The rest stops are usually for about 20 minutes too – which gives you a chance to get out and stretch your legs, and even grab some food from those garages if you want to. I’d stock up beforehand too as a back-up though, because sometimes the garages you stop at might not have much to offer aside from sausage rolls, meat pies and burgers! Some of them however were serving full on buffet type meals – which was a welcome change!
What are the coaches like for space?
Not bad actually – I was pleasantly surprised! They were never too busy either, so most of the time Pad and I opted for a double-seat to ourselves. He might be the most loveliest boy I’ve ever known – but I’d still choose to have 2 seats to myself on a 12 hour coach journey…!
Leg room is pretty good (for all you tall folk reading) although this was never even remotely an issue for me as I’m only 5ft2 and I have small legs. I’m usually spoilt for leg room even in the tightest of spots. I got Pad to model the legroom below for you though – he is 6ft with normal legs and his don’t even touch the front seat.
You can book them online, or call them up, or go into one of their branches (see below) – so it’s pretty easy really. We liked that you could then book each individual journey ahead of time online – which made us way more organised than usual. You do have to do this – you can’t simply turn up and hope to get on a coach. We booked all our journeys about a month ahead of time (being the keeno planners we are) and then we had our full itinerary.
You don’t need to be this forward thinking though – you could probably get away with booking about a couple of days in advance, and there would be seats available To put it into perspective – we travelled on some of the busiest routes in peak season – and none of our coaches were ever full t the brim.
I would recommend printing a few copies of your ticket / pass out though just to keep handy. Usually you don’t need them – but occasionally drivers would demand to check them and some people were always caught out. So maybe print a few copies out and keep them in your purse and your passport.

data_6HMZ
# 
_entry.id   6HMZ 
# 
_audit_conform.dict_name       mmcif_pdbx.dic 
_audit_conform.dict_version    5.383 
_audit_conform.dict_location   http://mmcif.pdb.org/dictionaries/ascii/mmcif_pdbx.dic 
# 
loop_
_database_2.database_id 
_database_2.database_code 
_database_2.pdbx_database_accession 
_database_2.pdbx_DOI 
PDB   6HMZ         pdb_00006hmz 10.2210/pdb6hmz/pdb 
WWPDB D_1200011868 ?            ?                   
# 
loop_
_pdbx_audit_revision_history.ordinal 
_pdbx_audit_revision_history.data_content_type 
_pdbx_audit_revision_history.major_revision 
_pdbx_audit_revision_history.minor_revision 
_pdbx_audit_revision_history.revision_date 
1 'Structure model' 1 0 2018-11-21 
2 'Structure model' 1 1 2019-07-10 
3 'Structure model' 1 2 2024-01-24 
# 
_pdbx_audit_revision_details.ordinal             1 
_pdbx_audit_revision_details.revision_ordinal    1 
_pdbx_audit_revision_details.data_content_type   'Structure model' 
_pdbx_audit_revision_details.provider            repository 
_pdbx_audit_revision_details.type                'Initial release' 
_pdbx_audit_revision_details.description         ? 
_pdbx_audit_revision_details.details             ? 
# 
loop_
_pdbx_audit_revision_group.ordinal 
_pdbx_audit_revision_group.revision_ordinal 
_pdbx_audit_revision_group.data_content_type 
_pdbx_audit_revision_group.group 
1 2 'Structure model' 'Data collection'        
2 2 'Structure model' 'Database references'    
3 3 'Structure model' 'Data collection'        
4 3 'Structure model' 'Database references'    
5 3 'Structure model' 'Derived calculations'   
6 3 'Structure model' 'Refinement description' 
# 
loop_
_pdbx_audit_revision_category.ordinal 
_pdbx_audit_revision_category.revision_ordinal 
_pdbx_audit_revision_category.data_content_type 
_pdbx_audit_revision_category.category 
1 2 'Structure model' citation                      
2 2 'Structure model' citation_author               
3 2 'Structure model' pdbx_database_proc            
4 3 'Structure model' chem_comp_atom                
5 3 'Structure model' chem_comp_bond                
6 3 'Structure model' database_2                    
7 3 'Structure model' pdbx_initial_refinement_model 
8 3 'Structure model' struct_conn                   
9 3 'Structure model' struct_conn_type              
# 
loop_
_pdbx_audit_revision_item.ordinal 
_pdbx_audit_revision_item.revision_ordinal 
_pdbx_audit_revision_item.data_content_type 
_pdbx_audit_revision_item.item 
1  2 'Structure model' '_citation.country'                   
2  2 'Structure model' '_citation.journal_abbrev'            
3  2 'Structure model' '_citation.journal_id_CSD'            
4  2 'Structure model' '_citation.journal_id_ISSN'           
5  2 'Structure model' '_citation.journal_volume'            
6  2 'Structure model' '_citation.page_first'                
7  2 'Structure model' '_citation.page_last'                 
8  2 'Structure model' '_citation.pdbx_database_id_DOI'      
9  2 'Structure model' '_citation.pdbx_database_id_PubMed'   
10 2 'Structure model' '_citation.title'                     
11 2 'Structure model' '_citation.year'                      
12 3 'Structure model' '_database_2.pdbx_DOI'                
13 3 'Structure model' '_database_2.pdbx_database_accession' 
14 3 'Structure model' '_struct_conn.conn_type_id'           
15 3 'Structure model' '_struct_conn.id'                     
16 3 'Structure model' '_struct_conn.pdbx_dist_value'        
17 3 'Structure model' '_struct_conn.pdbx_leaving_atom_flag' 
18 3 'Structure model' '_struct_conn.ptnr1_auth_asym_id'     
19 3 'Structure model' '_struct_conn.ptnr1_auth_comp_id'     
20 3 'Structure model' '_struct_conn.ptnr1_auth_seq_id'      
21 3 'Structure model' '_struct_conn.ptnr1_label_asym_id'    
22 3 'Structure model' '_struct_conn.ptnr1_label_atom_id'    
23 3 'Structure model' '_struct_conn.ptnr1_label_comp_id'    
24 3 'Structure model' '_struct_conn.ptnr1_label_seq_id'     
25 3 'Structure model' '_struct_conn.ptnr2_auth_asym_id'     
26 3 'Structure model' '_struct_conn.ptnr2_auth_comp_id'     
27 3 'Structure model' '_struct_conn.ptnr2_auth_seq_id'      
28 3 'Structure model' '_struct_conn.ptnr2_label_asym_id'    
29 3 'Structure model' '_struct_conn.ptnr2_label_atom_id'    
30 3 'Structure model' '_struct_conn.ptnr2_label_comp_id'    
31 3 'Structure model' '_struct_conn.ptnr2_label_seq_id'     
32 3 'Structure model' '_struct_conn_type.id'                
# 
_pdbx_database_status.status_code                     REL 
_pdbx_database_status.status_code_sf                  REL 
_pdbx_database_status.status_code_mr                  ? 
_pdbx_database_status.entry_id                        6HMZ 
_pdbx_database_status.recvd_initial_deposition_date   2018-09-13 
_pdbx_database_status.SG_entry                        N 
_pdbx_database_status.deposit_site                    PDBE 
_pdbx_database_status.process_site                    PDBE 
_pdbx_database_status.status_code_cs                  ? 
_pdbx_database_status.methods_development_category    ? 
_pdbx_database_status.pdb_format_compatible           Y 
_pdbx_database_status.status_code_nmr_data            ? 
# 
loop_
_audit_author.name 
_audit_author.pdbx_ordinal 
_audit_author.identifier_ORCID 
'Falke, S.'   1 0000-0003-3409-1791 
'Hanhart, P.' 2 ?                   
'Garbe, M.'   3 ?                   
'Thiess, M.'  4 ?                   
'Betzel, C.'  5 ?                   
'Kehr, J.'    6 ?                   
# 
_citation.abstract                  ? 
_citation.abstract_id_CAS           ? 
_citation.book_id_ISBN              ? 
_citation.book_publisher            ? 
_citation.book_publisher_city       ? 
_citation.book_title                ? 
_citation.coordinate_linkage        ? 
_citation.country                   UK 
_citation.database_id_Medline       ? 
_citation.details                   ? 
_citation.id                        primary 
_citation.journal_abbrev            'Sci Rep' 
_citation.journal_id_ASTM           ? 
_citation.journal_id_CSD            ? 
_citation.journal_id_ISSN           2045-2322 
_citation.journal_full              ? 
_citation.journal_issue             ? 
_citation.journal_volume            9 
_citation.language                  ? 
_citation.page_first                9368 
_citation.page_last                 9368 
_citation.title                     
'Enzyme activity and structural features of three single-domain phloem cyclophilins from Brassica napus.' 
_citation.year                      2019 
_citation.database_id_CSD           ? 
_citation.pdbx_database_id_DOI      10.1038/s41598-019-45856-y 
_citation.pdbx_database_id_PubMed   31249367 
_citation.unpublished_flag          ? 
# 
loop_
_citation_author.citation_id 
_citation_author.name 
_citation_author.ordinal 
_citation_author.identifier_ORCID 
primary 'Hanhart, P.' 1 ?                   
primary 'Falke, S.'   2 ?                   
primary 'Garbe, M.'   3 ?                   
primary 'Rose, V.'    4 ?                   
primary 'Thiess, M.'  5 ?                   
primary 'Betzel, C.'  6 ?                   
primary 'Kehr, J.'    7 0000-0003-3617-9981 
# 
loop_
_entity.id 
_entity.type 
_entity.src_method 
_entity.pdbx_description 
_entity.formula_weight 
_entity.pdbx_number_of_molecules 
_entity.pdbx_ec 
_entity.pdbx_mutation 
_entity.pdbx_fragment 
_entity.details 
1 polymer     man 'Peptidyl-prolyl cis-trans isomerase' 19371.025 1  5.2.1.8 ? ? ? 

Are the coaches comfortable?
I think so, especially over the budget airlines. I’d much rather spend 8 hours on a coach that has a reclining seat and legroom, than on a budget airline with neither of those two things. I slept all the way through a couple of our journeys – which was pretty sweet!
Here are a few things I’d recommend taking:
- A big hoody or jumper (the coach can get a little cold in the evening and at night)
- A neck cushion
- Socks! Because you probably don’t want to wear shoes for 12 hours – and your feet will get cold without them.
- Ear-plugs (in case you have a loud talker behind you!)
I don’t really think it matters where you sit on the coach (that’s just personal preference to be honest) but it’s worth grabbing a seat near the front if you don’t have any entertainment with you. Sometimes the drivers will put a film on occasionally – so if you’re near the front you should have a good view of the TV screen.
Do you have to book ahead?
Yes you absolutely do!
Even though you’ve bought your ‘ticket’ or ‘pass’ you still need to book you seat on the journeys you want to take. You can do this pretty last minute, but it’s important to know, you can’t just ‘turn up’ and hope to get on.
Overall rating for greyhound coaches?
I’d give Greyhound 9/10.
We never experienced any problems, and I LOVED not having to get on a plane for a month. The coaches are clean, comfortable and their system is easy enough to work out, and easy to get the hang of. It’s an awesome way to see Australia, and you’ll even meet new people along the way who are working along the same route as you – which is an extra bonus.
The only thing I’d change is perhaps the online booking system and making the process a little simpler – but like I said – once you get the hang of it – you’ll be a pro.